"Pants on the ground, pants on the ground." Why is this silly nonsensical tune sweeping the nation? What steps must we take to extinguish it from our craniums?
It is fascinating how our brain works. Images--or in this case--songs entrench themselves deep in our cerebral cortex. This could also explain urban legends. I've read and heard that Lady Gaga is a hermaphrodite. Whether it is true or not--the notion is out there.
Did you stumble upon the music section? No, but the challenge facing our beloved Tulsa Talons is similar to dispelling an urban legend: re-branding a known brand.
Quick recap: The Talons played (and dominated) in the af2 from 2000-2009. During this time frame, the Arena Football League was contested at a higher level than the af2. Talons players sought employment in the AFL.
The AFL folded (poor management) and several teams from the AFL and af2 (now defunct also) launched the new and improved Arena Football One league.
League offices for AF1 are located in Tulsa. Our home team remains nicknamed the Talons. The uniforms will look the same. The BOK Center is still home. So, how can the organization change the existing perception when Tulsans have a certain thought in their minds when talking Talons football?
"The caliber of play is going to be a lot higher than it has been in the past," said Talon's general manager Corey McIntyre. Let's hope he is right. Otherwise, it could be a long season for the Talons.
No longer will returning Head Coach Mitch Allner face the likes of Peoria and Macon. Now he'll battle against major markets such as Chicago, Dallas and Arizona.
McIntyre was quick to point out the level of play in af2 was solid.
Many stalwarts were once prominent players in the Big 12 and SEC. The new league aims to be a notch or two above.
How will AF1 succeed where the AFL failed? If you guessed fiscal responsibility, give yourself a pat on the back.
For starters, the franchise fees are much lower to enter AF1 compared to the AFL. The players' salaries will be capped. No specifics were given, but the amount will be higher than the af2 and lower than the AFL model.
"With having only eight (home) games to generate revenue, it's not like we have a big revenue sharing from TV contracts like the NFL does," he said. "We don't play in 80,000 seat stadiums. We need to keep our expenses in check. Those are going to be the two biggest areas where we'll keep the expenses down to make it a viable league."
If you are curious about the viability of the Talons new league securing a television contract, they're working on it and having major markets such as Chicago, Dallas and Orlando helps immensely.
"I think you will see something at some point this year where there will be some national TV games," McIntyre said. He believes league officials have spoken with three or four networks to date.
From a competitive standpoint, the Talons will need to improve upon their 6,500 average attendance numbers from a season ago. For instance, Chicago averaged closer to 15,000. A happy medium for Tulsa should suffice.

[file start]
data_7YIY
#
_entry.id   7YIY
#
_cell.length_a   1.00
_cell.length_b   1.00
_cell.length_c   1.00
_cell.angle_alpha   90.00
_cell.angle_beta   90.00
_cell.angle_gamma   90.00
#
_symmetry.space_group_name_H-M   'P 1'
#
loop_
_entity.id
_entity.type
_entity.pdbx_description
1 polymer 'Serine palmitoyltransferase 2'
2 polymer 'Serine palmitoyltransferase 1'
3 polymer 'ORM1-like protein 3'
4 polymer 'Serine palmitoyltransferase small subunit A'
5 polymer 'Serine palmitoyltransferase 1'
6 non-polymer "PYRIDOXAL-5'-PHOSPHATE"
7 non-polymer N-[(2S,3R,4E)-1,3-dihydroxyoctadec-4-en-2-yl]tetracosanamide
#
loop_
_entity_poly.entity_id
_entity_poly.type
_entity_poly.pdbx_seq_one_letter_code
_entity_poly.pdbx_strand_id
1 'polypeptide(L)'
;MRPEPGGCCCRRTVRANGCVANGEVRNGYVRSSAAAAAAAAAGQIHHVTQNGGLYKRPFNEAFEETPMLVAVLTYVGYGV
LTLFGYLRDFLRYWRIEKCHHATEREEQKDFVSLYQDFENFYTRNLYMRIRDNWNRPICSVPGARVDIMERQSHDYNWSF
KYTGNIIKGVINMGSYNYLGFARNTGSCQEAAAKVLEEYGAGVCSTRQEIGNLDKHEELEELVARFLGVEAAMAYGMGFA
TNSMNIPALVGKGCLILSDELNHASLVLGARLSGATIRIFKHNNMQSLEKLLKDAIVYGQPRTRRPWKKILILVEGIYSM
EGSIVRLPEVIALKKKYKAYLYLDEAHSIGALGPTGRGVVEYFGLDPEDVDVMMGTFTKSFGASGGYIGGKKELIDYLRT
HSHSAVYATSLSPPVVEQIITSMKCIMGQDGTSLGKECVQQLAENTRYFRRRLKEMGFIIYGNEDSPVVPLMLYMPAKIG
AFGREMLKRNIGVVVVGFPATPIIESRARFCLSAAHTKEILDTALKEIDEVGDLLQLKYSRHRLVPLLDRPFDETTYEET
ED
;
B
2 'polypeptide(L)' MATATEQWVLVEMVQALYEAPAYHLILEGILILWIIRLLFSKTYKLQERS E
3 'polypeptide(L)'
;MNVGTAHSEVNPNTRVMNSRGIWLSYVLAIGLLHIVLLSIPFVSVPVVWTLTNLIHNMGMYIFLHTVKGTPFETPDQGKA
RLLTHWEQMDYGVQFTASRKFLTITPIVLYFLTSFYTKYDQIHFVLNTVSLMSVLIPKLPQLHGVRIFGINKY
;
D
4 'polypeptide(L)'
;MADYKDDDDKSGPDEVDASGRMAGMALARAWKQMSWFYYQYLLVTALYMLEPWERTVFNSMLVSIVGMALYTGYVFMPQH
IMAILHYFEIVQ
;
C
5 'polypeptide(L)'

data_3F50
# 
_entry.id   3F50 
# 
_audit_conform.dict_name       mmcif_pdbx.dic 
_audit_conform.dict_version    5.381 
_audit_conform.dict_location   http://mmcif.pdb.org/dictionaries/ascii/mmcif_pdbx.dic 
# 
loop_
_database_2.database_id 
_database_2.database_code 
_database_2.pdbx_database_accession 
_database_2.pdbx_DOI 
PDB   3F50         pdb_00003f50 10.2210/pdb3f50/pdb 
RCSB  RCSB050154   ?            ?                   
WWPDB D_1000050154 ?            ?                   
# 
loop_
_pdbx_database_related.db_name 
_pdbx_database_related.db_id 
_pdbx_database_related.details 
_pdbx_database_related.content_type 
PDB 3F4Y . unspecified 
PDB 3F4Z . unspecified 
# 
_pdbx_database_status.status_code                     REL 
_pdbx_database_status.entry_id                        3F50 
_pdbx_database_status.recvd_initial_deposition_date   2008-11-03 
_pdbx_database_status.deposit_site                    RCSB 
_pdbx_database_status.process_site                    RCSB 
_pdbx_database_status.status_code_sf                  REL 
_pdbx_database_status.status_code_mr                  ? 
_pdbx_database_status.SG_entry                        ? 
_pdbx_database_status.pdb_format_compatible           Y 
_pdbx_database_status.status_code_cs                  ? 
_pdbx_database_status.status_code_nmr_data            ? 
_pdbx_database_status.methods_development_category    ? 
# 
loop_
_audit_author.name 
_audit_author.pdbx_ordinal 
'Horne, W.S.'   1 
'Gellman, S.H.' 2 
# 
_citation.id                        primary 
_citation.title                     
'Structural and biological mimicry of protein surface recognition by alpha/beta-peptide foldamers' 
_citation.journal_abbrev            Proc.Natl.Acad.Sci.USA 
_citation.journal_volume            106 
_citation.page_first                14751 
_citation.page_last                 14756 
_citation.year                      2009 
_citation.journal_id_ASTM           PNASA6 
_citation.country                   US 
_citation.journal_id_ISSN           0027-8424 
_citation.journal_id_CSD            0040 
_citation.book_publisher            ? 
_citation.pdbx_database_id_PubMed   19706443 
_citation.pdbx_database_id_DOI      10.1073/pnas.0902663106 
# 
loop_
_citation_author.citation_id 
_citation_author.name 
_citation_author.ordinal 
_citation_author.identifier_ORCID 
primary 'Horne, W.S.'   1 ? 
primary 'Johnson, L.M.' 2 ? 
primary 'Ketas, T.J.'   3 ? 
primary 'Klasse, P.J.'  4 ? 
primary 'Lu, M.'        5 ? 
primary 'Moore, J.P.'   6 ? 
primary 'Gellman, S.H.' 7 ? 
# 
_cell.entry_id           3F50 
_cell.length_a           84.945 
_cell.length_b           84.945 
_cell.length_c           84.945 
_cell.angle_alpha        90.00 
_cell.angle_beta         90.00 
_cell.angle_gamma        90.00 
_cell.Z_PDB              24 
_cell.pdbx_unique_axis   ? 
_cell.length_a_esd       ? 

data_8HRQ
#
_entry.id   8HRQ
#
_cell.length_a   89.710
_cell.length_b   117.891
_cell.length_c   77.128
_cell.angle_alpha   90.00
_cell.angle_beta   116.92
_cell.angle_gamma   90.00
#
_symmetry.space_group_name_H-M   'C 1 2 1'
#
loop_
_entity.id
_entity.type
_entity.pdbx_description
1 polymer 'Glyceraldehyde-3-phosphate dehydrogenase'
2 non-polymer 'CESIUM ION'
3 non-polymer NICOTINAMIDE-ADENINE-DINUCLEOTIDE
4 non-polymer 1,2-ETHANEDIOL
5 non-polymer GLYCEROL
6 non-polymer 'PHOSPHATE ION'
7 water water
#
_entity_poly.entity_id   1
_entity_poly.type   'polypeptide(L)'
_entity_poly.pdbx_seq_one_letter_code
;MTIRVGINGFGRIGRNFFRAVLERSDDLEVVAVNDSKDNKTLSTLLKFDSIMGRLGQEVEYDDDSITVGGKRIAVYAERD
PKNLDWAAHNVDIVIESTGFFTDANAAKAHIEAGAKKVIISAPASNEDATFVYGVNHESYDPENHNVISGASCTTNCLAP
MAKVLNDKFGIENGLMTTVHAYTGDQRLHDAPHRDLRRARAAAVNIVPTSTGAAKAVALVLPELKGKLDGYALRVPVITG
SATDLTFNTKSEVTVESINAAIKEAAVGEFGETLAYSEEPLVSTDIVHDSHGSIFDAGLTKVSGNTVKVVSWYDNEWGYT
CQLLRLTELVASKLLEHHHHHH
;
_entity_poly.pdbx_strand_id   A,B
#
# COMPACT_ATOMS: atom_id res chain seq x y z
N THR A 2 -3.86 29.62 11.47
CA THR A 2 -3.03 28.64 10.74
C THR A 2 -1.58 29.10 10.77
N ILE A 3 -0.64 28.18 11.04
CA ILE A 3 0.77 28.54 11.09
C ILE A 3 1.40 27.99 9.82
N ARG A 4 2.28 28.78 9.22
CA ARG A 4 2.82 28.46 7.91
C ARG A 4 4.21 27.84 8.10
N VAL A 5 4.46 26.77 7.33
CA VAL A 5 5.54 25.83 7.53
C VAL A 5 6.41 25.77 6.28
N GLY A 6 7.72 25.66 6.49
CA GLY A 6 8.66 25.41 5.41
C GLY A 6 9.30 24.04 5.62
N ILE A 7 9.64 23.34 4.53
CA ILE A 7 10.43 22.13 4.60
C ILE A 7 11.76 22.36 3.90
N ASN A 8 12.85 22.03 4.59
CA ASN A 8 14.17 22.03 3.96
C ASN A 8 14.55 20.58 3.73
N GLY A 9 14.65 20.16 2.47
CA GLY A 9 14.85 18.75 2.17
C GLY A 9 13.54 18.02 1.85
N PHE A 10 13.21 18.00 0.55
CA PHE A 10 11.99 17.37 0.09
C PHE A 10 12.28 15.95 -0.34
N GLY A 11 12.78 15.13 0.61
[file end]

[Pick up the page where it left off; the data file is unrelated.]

Several Talons players from last year are set to return. However, do not expect the status quo approach to this season's roster.
"Mitch has gone out and signed eight or nine guys who already had AFL experience," McIntyre said. "Those are the caliber of players we're going to bring in, in order to compete."
The newly formed AF1 league launches with 15 teams. The divisions are set. Tulsa is joined by Oklahoma City, Bossier-Shreveport and Dallas in the Southwest Division of the American Conference.
The league plans to add more franchises next season, including possible former AFL teams looking to jump back into the arena football game.
The Talons open the inaugural season on Saturday, April 3 at 7pm against Tampa Bay. Sure sounds better than Macon, doesn't it?
Visit arenafootballone.com for league information. Visit TulsaTalons.com for season ticket information.
A couple of parting shots before we head our separate ways for the week. Mark McGwire admitted to using steroids, and the situation in Haiti is hard to watch.
One of America's baseball saviors of the late '90s finally admitted what most of America already suspected. His public relations rounds were required.
He is the hitting coach under Tony La Russa with the St. Louis Cardinals this season. Had he not faced the allegations head on, the steroid cloud would have rained on the organization all year long.
We are a forgiving race. Our social climate keeps news cycles churning through at a rapid pace. We're conditioned to just move on. Heck, even Tiger Woods' sex-capades are an afterthought today.
The weird thing was listening to baseball aficionados clamor for more details from Big Mac. As if he owes specific sports writers a personal date when America simply does not care any more.
Some said the confession was "too little, too late." I disagree. Besides, I'm not here to talk about the past. Leave him alone and let's ostracize the next athlete who fails to live up to our lofty expectations.
Finally, in a gesture of good will, the Harlem Globetrotters will donate a portion of the proceeds from this weekend's double header at the BOK Center to the UNICEF Earthquake Relief efforts. The Trotters take on the E-for-effort Washington Generals Saturday, Jan. 23 at 2pm and 7pm.
Tickets are available at bokcenter.com. Enjoy the game, and know it's for a good cause.
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